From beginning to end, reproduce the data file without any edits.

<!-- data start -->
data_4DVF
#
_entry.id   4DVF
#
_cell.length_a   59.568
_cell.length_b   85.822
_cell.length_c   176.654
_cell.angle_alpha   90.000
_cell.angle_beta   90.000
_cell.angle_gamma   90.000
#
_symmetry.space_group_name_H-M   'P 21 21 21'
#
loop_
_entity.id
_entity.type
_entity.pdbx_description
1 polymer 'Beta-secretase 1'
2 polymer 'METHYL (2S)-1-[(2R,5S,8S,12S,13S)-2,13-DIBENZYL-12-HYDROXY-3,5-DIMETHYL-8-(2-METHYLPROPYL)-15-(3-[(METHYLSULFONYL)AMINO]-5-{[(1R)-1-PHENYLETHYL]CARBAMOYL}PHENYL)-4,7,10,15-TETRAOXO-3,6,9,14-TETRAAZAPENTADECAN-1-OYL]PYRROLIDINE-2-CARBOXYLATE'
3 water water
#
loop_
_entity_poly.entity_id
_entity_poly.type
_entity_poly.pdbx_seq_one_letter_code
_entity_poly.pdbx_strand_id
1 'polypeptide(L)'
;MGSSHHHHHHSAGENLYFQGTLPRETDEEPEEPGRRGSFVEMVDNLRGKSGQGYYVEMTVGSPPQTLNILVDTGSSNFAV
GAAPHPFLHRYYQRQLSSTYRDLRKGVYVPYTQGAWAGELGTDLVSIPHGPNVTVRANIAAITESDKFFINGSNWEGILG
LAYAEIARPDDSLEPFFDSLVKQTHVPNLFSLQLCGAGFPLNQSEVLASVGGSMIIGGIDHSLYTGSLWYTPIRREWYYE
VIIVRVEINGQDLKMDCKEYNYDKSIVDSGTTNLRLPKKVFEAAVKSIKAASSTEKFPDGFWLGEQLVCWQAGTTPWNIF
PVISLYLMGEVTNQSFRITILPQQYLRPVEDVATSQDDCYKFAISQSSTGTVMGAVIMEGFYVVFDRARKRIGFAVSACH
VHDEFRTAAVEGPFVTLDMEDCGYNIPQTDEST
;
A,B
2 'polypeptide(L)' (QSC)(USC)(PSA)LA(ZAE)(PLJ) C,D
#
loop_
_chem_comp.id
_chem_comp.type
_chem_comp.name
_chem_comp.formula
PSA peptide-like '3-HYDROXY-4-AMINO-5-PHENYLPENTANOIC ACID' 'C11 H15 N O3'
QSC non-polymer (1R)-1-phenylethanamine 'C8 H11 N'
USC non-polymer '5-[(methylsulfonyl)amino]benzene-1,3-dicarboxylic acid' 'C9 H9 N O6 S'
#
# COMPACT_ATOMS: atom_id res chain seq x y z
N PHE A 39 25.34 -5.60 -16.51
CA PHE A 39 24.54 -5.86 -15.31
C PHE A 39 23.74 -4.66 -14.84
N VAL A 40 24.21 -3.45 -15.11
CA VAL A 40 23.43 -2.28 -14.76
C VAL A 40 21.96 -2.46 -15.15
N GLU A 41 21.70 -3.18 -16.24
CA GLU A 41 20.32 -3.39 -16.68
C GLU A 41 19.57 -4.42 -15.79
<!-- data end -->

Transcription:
data_4DVF
#
_entry.id   4DVF
#
_cell.length_a   59.568
_cell.length_b   85.822
_cell.length_c   176.654
_cell.angle_alpha   90.000
_cell.angle_beta   90.000
_cell.angle_gamma   90.000
#
_symmetry.space_group_name_H-M   'P 21 21 21'
#
loop_
_entity.id
_entity.type
_entity.pdbx_description
1 polymer 'Beta-secretase 1'
2 polymer 'METHYL (2S)-1-[(2R,5S,8S,12S,13S)-2,13-DIBENZYL-12-HYDROXY-3,5-DIMETHYL-8-(2-METHYLPROPYL)-15-(3-[(METHYLSULFONYL)AMINO]-5-{[(1R)-1-PHENYLETHYL]CARBAMOYL}PHENYL)-4,7,10,15-TETRAOXO-3,6,9,14-TETRAAZAPENTADECAN-1-OYL]PYRROLIDINE-2-CARBOXYLATE'
3 water water
#
loop_
_entity_poly.entity_id
_entity_poly.type
_entity_poly.pdbx_seq_one_letter_code
_entity_poly.pdbx_strand_id
1 'polypeptide(L)'
;MGSSHHHHHHSAGENLYFQGTLPRETDEEPEEPGRRGSFVEMVDNLRGKSGQGYYVEMTVGSPPQTLNILVDTGSSNFAV
GAAPHPFLHRYYQRQLSSTYRDLRKGVYVPYTQGAWAGELGTDLVSIPHGPNVTVRANIAAITESDKFFINGSNWEGILG
LAYAEIARPDDSLEPFFDSLVKQTHVPNLFSLQLCGAGFPLNQSEVLASVGGSMIIGGIDHSLYTGSLWYTPIRREWYYE
VIIVRVEINGQDLKMDCKEYNYDKSIVDSGTTNLRLPKKVFEAAVKSIKAASSTEKFPDGFWLGEQLVCWQAGTTPWNIF
PVISLYLMGEVTNQSFRITILPQQYLRPVEDVATSQDDCYKFAISQSSTGTVMGAVIMEGFYVVFDRARKRIGFAVSACH
VHDEFRTAAVEGPFVTLDMEDCGYNIPQTDEST
;
A,B
2 'polypeptide(L)' (QSC)(USC)(PSA)LA(ZAE)(PLJ) C,D
#
loop_
_chem_comp.id
_chem_comp.type
_chem_comp.name
_chem_comp.formula
PSA peptide-like '3-HYDROXY-4-AMINO-5-PHENYLPENTANOIC ACID' 'C11 H15 N O3'
QSC non-polymer (1R)-1-phenylethanamine 'C8 H11 N'
USC non-polymer '5-[(methylsulfonyl)amino]benzene-1,3-dicarboxylic acid' 'C9 H9 N O6 S'
#
# COMPACT_ATOMS: atom_id res chain seq x y z
N PHE A 39 25.34 -5.60 -16.51
CA PHE A 39 24.54 -5.86 -15.31
C PHE A 39 23.74 -4.66 -14.84
N VAL A 40 24.21 -3.45 -15.11
CA VAL A 40 23.43 -2.28 -14.76
C VAL A 40 21.96 -2.46 -15.15
N GLU A 41 21.70 -3.18 -16.24
CA GLU A 41 20.32 -3.39 -16.68
C GLU A 41 19.57 -4.42 -15.79